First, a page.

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HHVM has several options for profiling your PHP (and Hack!) code and figuring out where it's spending its time and optimizing it.
You may want to also look into tuning HHVM itself.
XHProf / Hotprofiler
HHVM natively supports the xhprof extension. This is good for producing parent-child pairs of function calls. The data collected are inclusive wall and CPU times. There are some libraries available for manipulating this data.
Although the earliest and least fancy of tools in Facebook's historical performance tuning story, this got us an extremely long way. We'd record 1:N requests, throw them into a DB, and have offline scripts (similar to those provided in the library above) aggregate those into 10m rollups per endpoint, then aggregate those into 1h rollups, 1d rollups, etc. It's not in wide use at FB to this day only since its notion of "function call" doesn't deal well with Hack's async functions.
You can use the Linux
perf tool to look at HHVM performance. HHVM can spit out metadata for
perf to use so that its stack traces can look into even JITted code. This is extremely good for profiling HHVM itself (as opposed to the code running on it), as well as looking into complex systems interactions. However, since it's kernel-based, getting any sort of PHP metadata, such as even which endpoint a trace is running, is very difficult.
This work with the standard Linux
perf tool. For a quick intro, assuming
$PID is the pid of HHVM:
- To collect data, run
perf record -g --call-graph dwarf -p $PID. This works best on a running, warmed-up, release version of HHVM. It will write to a file
perf.datain the current directory, and keep adding samples until you press Control-C. (The
--call-graph dwarfoption in particular can cause this file to balloon very quickly, but we need that option since HHVM is built with
- To view the data, run
perf report -gfrom the same directory. This will show a list of the functions where the most CPU time was spent, and you can press enter on any function to look at its callers, and the proportion of the time that came from each caller.
- PHP functions should show up with symbolic names in the backtraces. If they do not, i.e., if you see a bunch of hex addresses instead, there can be a few reasons for this.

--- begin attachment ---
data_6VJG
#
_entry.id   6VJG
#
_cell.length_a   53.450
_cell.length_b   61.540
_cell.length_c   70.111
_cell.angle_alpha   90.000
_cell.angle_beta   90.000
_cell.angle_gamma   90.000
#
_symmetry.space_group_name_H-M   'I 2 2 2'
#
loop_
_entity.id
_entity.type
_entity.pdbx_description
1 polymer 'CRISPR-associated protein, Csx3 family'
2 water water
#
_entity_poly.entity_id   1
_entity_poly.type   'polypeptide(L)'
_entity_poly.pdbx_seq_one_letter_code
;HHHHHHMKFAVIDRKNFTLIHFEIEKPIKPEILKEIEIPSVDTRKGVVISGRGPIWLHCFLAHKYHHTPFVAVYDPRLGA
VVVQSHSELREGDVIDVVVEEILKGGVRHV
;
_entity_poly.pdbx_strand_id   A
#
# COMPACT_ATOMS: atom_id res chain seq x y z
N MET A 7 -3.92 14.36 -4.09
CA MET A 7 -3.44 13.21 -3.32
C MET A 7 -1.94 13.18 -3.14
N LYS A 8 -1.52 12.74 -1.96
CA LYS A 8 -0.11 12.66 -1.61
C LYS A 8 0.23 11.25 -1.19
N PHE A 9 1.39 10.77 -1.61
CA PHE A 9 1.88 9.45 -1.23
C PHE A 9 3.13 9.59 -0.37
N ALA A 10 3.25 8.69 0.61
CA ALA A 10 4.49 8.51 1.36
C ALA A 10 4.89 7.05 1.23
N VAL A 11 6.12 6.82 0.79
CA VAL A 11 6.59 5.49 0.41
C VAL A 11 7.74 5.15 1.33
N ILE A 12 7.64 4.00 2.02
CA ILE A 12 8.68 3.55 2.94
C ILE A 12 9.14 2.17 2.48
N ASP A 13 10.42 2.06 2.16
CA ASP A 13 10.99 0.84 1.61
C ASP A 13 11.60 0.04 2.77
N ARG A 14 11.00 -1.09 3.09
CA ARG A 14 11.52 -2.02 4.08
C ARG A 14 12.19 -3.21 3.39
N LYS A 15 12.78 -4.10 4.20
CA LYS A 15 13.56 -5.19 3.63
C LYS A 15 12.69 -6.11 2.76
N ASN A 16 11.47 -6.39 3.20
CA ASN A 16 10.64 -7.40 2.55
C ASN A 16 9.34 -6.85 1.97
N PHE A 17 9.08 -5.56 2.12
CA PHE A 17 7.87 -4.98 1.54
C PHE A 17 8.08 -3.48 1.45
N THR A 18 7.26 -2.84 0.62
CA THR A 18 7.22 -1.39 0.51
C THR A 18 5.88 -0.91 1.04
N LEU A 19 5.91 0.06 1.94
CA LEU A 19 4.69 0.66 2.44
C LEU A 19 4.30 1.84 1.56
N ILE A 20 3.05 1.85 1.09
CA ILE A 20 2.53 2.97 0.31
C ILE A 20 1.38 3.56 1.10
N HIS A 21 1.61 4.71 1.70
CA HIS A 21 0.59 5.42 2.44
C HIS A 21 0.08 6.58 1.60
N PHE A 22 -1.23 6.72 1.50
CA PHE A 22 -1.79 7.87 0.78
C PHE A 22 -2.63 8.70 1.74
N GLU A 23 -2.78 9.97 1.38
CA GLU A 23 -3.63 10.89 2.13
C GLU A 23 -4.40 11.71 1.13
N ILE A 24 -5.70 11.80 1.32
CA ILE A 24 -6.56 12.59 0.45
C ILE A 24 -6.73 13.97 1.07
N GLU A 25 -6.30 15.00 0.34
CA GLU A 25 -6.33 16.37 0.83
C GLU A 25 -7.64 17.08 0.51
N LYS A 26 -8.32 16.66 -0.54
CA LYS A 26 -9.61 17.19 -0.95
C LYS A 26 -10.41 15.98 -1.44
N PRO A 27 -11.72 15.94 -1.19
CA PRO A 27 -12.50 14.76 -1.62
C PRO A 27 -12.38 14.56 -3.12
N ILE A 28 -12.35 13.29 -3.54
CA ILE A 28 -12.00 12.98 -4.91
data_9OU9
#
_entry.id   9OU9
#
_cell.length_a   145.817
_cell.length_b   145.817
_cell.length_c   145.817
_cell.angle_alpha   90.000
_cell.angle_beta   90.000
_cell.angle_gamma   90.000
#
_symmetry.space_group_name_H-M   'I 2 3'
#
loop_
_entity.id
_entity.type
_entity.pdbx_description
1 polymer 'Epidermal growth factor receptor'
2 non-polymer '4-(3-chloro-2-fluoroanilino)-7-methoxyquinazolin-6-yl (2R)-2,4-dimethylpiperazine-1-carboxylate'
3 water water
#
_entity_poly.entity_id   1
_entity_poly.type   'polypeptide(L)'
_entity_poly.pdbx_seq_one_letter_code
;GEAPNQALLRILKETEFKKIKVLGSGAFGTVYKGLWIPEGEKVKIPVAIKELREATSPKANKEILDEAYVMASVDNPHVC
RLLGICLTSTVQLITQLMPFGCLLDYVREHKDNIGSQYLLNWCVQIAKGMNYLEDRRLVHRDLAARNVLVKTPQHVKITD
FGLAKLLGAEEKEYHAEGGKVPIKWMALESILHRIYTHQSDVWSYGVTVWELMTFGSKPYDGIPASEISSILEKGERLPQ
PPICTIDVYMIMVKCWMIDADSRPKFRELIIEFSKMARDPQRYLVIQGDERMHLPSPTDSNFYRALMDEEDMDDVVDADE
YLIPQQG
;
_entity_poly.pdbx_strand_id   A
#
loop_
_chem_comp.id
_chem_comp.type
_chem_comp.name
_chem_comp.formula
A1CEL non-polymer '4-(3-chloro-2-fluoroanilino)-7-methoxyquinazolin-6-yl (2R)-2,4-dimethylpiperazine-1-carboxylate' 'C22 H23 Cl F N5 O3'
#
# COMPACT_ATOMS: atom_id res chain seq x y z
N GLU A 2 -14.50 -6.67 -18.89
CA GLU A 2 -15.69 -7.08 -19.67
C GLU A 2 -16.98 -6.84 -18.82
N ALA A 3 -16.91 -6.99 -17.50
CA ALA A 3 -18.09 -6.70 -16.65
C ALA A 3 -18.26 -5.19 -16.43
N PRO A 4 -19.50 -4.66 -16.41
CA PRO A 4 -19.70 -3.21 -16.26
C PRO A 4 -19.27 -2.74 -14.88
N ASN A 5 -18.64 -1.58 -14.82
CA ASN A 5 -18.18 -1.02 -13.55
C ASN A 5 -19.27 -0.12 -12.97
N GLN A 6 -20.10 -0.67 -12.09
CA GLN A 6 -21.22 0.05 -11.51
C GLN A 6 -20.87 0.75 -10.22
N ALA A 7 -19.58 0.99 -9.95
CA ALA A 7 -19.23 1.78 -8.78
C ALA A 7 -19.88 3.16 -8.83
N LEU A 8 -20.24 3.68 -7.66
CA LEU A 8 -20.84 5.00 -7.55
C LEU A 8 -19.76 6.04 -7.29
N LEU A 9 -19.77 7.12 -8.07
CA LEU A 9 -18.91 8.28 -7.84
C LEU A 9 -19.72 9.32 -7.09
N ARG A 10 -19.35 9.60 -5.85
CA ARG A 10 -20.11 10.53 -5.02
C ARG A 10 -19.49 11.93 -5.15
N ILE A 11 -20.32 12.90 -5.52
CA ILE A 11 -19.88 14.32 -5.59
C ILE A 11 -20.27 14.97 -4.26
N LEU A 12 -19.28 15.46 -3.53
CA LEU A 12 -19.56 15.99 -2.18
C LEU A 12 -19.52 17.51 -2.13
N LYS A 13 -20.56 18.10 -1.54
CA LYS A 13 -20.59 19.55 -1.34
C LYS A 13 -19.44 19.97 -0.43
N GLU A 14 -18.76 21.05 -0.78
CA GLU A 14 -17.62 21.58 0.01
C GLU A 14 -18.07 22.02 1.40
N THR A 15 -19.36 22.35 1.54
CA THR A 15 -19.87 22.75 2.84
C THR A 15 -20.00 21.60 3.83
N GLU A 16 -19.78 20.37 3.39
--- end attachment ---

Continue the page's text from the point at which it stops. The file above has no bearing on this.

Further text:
- Make sure there is a file
/tmp/perf-$PID.map. This is written by HHVM to tell
perf reportwhat JIT'd code corresponds to what source code. If the file is missing, either you're on a different machine than when you did the
perf record, or HHVM cleaned up the file. The INI option
hhvm.keep_perf_pid_map=1will tell HHVM not to clean up this file.
- If the file is there but
perf reportdoesn't seem to be respecting it, some versions of the
perftool have a bug where they do the wrong thing with the maps for code JIT'd into the heap (i.e., where HHVM puts it). The version of
perfthat ships with Ubuntu 14.04 (
3.13.11-ckt18) is known to be broken in this way. You may have to upgrade your version of the tool; to build it yourself, it can be found in the Linux kernel sources under
4.0.2is known to work on Ubuntu 14.04, newer versions will probably work too. You can try using http://dl.hhvm.com/resources/perf.gz which should work on Ubuntu 14.04, YMMV on other OSes.
- Make sure there is a file
- There's a ton more this tool can do; see the various bits of documentation and examples for the Linux perf tools available online.
The newest of the tools. A configuration option controls how often a snapshot of the current execution backtrace is taken (usually every few minutes). PHP code, usually a shutdown function, can then look and see if that request had a profile taken, and if so write it to a DB. In aggregate, these "flashes" of profiling information tell which functions it's more likely execution time will be spent, i.e., which functions are more expensive.
There are a bunch of things you can do with this data, especially since it gives a full backtrace, and the PHP shutdown function logging it can provide arbitrary metadata with the trace. Facebook has some fancy visualization tools to walk up and down aggregated traces, which are sadly not open source. Wikimedia also has some tooling built around Xenon, to aggregate its traces into flame graphs.
Because it's a flash profiler, the data collected are all effectively about wall time. You might want to filter out IO heavy functions.